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life + work + parenthood + COMMUNITY

  • Writer's pictureMorgan Galvez

It's A COVIDful Life

The day before Christmas Eve started like you’d expect it to – a lot of anxiously awaiting for my Amazon packages to come in and rough but heartfelt wrapping of gifts. That was until my head began to hurt. Nothing a simple nap couldn’t fix, right?

But waking up didn't cure the headache. No, my skull was still pounding and now my nose felt…stuck. I knew this feeling too well. It happened before, at the beginning of 2020. I went to my local testing center to be sure…all booked up into the new year. I tried to go to a pharmacy, double-masked and freshly sanitized, but they were sold out of at-home tests. What could I do? Luckily, my sister had an extra at-home test from her pre-Christmas dinner self-screening. It told me what I already knew but wished I didn’t. I had COVID. Again.

I was careful. I wore my mask, I stayed away from anyone I didn’t need to be around, I stayed home most of the time for over a year. I didn’t touch my eyes or mouth without washing them. I was careful. But being careful only does so much when others aren’t.

I spent most of that night crying. As well as the next night, although half of those tears were from watching Encanto on Disney+. And then it was Christmas…and I was still stuck in my room. My brother came to my doorway with my gifts and I handed mine, masks covering our faces. I was fine with it, I don’t think my face was truly expressing any Christmas cheer and I didn’t want to ruin their day.

The only way I connected with family this year was through FaceTime and trust me, it’s not the same joy you see spread over a child’s face through a screen. It’s more shallow and fleeting. A snapshot on a screen that you didn’t even truly see, a lens did and distorted it back to you through the airwaves. Like a recording of a memory that you didn’t have the pleasure of experiencing in the first place. There’s a momentary lag as the message is sent and even though the person you’re talking to is right upstairs and only a door separates you, it feels so much further.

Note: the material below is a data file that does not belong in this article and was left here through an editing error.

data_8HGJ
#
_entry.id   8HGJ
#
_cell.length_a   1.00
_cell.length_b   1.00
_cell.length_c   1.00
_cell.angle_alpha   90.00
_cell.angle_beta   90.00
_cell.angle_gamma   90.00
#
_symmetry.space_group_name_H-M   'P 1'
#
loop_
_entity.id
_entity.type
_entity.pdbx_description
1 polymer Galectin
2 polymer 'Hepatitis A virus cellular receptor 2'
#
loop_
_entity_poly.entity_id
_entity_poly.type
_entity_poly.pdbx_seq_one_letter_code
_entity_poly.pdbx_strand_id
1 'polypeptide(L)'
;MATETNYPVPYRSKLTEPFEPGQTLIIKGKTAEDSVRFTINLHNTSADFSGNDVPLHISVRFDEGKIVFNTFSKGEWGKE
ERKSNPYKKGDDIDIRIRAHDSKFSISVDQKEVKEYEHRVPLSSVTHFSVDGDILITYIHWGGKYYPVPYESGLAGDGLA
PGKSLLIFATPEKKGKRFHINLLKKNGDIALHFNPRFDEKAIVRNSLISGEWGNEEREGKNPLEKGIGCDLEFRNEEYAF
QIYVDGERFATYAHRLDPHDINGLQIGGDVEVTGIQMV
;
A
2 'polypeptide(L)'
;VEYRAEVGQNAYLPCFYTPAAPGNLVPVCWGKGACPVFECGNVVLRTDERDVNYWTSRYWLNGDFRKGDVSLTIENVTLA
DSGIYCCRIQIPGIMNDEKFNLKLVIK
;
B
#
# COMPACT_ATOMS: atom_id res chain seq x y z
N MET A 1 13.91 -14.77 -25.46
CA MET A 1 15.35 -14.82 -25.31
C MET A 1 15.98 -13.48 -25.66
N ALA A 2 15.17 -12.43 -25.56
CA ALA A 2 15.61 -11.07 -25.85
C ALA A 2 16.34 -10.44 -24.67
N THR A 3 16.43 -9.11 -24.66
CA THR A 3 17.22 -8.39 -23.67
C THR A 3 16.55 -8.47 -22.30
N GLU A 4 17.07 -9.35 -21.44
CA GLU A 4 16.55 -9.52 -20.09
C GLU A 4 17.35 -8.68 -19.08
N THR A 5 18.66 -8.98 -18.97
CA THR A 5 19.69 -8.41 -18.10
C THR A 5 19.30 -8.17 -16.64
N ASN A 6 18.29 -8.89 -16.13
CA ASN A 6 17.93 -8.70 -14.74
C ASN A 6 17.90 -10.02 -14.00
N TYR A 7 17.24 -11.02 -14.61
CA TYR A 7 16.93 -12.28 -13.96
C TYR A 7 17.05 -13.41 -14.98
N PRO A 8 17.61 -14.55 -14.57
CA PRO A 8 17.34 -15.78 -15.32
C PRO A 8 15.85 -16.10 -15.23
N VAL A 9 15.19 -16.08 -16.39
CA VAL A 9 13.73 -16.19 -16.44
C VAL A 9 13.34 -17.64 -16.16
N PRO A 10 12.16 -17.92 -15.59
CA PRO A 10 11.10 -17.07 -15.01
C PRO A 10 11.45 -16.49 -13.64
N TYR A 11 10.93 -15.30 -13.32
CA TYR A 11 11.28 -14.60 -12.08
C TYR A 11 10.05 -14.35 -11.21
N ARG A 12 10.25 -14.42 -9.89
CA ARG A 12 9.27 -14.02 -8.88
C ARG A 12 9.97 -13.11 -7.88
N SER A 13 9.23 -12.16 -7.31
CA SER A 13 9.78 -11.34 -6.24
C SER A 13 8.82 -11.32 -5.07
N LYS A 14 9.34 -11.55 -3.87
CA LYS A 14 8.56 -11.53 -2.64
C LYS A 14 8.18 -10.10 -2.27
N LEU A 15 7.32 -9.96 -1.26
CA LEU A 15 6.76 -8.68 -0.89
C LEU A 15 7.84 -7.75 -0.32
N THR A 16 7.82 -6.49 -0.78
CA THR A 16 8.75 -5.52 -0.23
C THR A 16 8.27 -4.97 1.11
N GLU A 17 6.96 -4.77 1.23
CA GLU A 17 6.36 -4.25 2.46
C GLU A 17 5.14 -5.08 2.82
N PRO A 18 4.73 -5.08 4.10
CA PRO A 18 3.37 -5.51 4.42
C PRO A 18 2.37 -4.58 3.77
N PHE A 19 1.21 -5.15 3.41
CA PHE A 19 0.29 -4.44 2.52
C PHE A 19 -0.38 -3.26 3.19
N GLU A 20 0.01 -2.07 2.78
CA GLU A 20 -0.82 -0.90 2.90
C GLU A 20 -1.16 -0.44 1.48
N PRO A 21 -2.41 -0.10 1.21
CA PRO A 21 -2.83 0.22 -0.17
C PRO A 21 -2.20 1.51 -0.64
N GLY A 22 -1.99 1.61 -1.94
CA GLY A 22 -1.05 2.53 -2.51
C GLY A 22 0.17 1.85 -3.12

To make matters worse, when I was brought Christmas dinner in various containers, I couldn’t taste a single bite. A beautifully cooked steak, homemade mashed potatoes, and gravy, roasted Brussel sprouts, a plate of fresh Christmas cookies. It all tasted like ash in my mouth. Well no, ash has taste. It was like air. It was emptiness incarnate and it was all I could feel for the entire day.

Christmas is for the kids, isn’t it? Well, that’s not entirely true. Christmas presents are for the kids, but the day itself is for family. For connecting and spending the end of the year together before another one rolls around and the chaos starts once again. It’s a time for reflection and gratitude for all we’ve gotten through. And these last few years, we’ve all gotten through a lot.

While I may not have been able to connect with family this year, my lonely hours did leave plenty of time for reflection. And as Christmas day came to a close, I was filled with certain happiness I hadn’t felt before. Because yes, I was alone on Christmas. And yes, I couldn’t see my family’s joy as they opened the presents I bought them. And yes, I didn’t even have the simple pleasure of a delicious meal to make my Christmas happy. But you know what I did have? My health.

The worst symptom of my experience with COVID was a loss of taste. Do you know how blessed that makes me? I survived. That’s something not everyone got to say this year. Not everyone even made it to Christmas and out of all those that did, not everyone will have another. As the new year dawns over us, I plan on taking that gratitude with me wherever I go. Not everyone has the absolute honor of spending another Christmas with their family and I intend to spend the next 365 days planning on a way to make it better than ever before. For those who can’t.

Morgan Galvez is a freelance writer and editor with a BA in English (with a concentration in writing, rhetoric, and publication) from the College of Charleston. She is currently building her freelancing career through positions at Brainfuse and Fiverr.

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